Tributes pour in for late DD Phiri

By Duncan Mlanjira

Malawi’s author, economist, historian and playwright, Desmond Dudwa Phiri, commonly known as D. D. Phiri, passed away on Sunday, March 24 at Mwaiwathu Private Hospital in Blantyre and film producer Charles Shamu Joyah has described him as a prophet who was never listened to.

“Today, the Malawian writer, philosopher, economist, educator, historian and prophet – yes, prophet – DD Phiri, has made transition to take permanent sojourn with the great ancestors of Africa after a tireless life of writing to change this country for the better,” Writes Joyah on Facebook.

“Even when we did not listen, he never gave up. Like a true prophet, he warned us of our economic downturn if we did not curb corruption, and truly, his word came to pass. He saw the value of history and chronicled the lives of many Malawians who would have been forgotten had he not taken it upon himself to write about them. 

A hug from former minister Ken Lipenga

“As a philosopher his writings were so deep, yet he was gifted with the ability to use simple language to convey his thoughts so that everyone could easily understand. His writings were never directed to the armchair philosophers, but rather to the common man in the street.

“The one outstanding thing about DD Phiri was that even when he was criticizing someone, he did it so gently, without acrimony, anger, malice or mischief that even the criticized would get the message without feeling offended. That is a gift only reserved for the few.

“Now he is gone. As time inexorably ticks by, the dead fade further and further into past tense, but as long as human beings are able to read, DD Phiri will forever remain alive through his writings. His soul will forever Rest In Peace,” Joyah writes.

In his response, John Mkakeni Chipeta said: “This is the guy who deserves recognition as a Hero!!! We hope those in power will accord Dudwa the Honour he earned.”

Poet Benedicto Atani Malunga had this to say: “A befitting eulogy like the one Joyah has composed is the greatest honour one writer of substance could have conveyed to another of equal stature. 

“Late DD Phiri was indeed a multifaceted institution in his own right. Formidably well read and therefore adequately informed, he was the epitome of the benefits of continuos education.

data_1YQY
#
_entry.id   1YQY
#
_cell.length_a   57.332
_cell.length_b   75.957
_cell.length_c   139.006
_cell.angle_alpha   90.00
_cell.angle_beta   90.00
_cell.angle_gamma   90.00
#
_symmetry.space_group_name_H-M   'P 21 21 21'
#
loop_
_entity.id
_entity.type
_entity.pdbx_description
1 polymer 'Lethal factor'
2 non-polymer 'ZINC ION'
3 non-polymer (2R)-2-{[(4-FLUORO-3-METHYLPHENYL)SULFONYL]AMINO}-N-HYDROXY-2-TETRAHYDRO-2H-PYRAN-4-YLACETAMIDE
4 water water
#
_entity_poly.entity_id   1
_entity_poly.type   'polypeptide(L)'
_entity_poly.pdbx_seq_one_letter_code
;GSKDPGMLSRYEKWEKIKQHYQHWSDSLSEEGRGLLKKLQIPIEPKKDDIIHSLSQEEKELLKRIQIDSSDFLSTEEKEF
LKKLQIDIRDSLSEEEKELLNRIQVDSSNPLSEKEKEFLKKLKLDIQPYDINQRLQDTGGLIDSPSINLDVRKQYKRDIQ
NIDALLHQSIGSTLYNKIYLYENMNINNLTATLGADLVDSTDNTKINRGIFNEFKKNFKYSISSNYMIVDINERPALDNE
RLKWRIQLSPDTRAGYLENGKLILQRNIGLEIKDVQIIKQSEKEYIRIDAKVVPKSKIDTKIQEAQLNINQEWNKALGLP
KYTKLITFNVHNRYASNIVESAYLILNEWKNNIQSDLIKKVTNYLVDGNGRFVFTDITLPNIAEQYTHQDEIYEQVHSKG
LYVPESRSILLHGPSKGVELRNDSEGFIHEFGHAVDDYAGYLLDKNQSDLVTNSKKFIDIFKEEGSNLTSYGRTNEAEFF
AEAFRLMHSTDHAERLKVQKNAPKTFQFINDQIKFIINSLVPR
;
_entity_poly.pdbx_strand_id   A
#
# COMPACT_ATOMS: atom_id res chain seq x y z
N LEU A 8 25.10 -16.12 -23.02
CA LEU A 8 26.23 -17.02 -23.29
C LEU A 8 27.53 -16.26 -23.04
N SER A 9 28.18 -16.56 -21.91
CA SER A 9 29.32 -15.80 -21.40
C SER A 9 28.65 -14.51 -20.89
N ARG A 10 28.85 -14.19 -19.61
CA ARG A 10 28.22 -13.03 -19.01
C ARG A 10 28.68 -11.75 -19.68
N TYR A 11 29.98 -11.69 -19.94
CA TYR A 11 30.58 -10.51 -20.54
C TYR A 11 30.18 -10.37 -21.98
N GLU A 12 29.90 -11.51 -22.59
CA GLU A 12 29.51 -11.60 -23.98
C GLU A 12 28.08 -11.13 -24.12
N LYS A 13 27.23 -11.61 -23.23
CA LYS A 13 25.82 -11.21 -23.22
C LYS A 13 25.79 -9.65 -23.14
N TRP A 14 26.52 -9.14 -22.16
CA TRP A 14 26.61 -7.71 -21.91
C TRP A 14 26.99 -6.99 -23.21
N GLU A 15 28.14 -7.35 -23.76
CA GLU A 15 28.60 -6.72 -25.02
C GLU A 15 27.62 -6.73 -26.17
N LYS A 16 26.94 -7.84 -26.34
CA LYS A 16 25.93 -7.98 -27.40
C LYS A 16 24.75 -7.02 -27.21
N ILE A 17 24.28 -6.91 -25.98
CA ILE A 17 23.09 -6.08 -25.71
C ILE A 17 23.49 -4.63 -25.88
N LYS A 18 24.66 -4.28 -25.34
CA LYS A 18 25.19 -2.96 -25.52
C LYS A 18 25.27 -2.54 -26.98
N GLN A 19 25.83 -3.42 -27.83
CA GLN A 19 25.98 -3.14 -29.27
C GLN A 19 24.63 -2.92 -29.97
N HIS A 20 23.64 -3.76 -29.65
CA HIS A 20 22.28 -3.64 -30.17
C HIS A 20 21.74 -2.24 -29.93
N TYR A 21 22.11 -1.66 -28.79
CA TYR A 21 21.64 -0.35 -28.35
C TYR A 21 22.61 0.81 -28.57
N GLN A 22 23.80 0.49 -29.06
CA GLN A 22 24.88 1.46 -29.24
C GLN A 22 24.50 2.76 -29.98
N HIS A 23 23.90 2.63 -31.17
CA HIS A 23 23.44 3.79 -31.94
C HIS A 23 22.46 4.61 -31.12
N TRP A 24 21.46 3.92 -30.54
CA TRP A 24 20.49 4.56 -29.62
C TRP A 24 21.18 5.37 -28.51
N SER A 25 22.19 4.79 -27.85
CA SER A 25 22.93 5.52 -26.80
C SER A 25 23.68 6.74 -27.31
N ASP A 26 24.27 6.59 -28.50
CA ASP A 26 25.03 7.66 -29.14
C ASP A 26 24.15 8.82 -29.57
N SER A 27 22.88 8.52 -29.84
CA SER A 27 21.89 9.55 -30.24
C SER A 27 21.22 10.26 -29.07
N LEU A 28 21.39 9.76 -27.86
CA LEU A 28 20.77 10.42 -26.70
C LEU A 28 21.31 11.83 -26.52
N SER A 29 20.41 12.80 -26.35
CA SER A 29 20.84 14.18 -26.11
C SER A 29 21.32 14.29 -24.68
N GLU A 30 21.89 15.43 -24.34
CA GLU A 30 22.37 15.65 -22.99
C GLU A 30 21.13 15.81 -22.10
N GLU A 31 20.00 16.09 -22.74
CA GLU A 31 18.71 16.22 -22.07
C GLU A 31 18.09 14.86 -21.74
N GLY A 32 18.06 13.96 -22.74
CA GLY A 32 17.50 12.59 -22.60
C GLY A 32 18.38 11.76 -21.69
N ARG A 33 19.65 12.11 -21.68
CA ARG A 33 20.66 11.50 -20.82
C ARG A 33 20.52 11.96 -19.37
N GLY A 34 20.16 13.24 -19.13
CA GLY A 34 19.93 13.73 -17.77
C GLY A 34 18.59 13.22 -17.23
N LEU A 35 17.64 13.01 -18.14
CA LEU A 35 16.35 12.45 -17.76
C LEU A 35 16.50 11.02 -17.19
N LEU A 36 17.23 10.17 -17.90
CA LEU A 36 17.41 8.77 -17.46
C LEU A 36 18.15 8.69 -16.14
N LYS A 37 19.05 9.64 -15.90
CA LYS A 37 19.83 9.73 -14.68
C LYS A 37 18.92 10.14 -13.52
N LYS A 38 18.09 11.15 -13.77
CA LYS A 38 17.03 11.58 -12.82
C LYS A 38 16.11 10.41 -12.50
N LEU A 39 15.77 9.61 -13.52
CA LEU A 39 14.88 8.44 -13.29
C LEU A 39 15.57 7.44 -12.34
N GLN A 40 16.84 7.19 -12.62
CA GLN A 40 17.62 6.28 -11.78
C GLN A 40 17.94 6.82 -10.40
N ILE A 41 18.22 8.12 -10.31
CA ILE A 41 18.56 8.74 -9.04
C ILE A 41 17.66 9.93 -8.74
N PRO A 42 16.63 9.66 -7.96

“Self effacing and delightfully honest, his scholarship was about delivering tangible results all could see. He was one who impressed me with his realization that a garden of flowers derived its beauty from the multiple colours it accommodated. 

“Even when attacked by those who thought they were better writers than him, his rejoinders were devoid of unwarranted vitriol but had a balance of candour and academic decorum that clearly demonstrated that there was no point in writing as if one had a monopoly over knowledge at the risk of ignoring the Achebean dictum to the effect that wisdom is a goatskin bag everybody carries his own. 

“May therefore the soul of our quintessential scholar rest in peace. The books he has left behind him are the sources of enlightenment future and present generations will tap knowledge and wisdom from,” Malunga said.

According to Wikipedia, DD Phiri was born in Mzimba. He went to Blantyre Secondary School and Livingstonia and London. He later moved to England and studied Economics, History, and Sociology at the London School of Economics (part of the University of London). 

He was accorded with an honorary doctorate by the University of Malawi.

He worked as a diplomat in the foreign service and retired from the civil service in 1976. He was the principal and proprietor of the Aggrey Memorial School in Blantyre and a columnist for The Nation and The Times newspapers.

He published 17 books in the fields of history, sociology and economics and was recognized by the Pan-African Writers’ Association (PAWA) as one of the top 23 authors in Africa in 2011.


His published works include:


  • Let Us Die for Africa: An African Perspective on the Life and Death of John Chilembwe of Nyasaland (1999)
  • Charles Chidongo Chinula (1975)
  • Dunduzu K. Chisiza (1974)
  • James Frederick Sangala: Founder of the Nyasaland African Congress and Bridge between Patriot John Chilembwe and Ngwazi Dr. H. Kamuzu Banda (1974)
  • Inkosi Gomani II: Maseko-Ngoni Paramount Chief Who Suffered Martyrdom for His People and Country (1973)


  • From Nguni to Ngoni:A History of the Ngoni Exodus from Zululand and Swaziland to Malawi, Tanzania and Zambia (1982)
  • History of Malawi: From Earliest Times to the Year 1915 (January 2004)
  • History of the Tumbuka People (2000)
  • Democracy with a Price: The History of Malawi since 1900 (co-authors Bakili Muluzi, Yusuf Juwayeyi, Mercy Makhambera (1999)


  • Mankhwala a Ntchito
  • Kanakazi Kayaya
  • Ku Msika wa Vyawaka
  • Ulanda wa Mavunika


  • Hints to Private Students
  • What the Achievers Teach about Success


  • Malawi Our Future Our Choice: The Selected Essays of DD Phiri (co-authors John Williams, Judy Williams) (2006)


  • The Chief’s Bride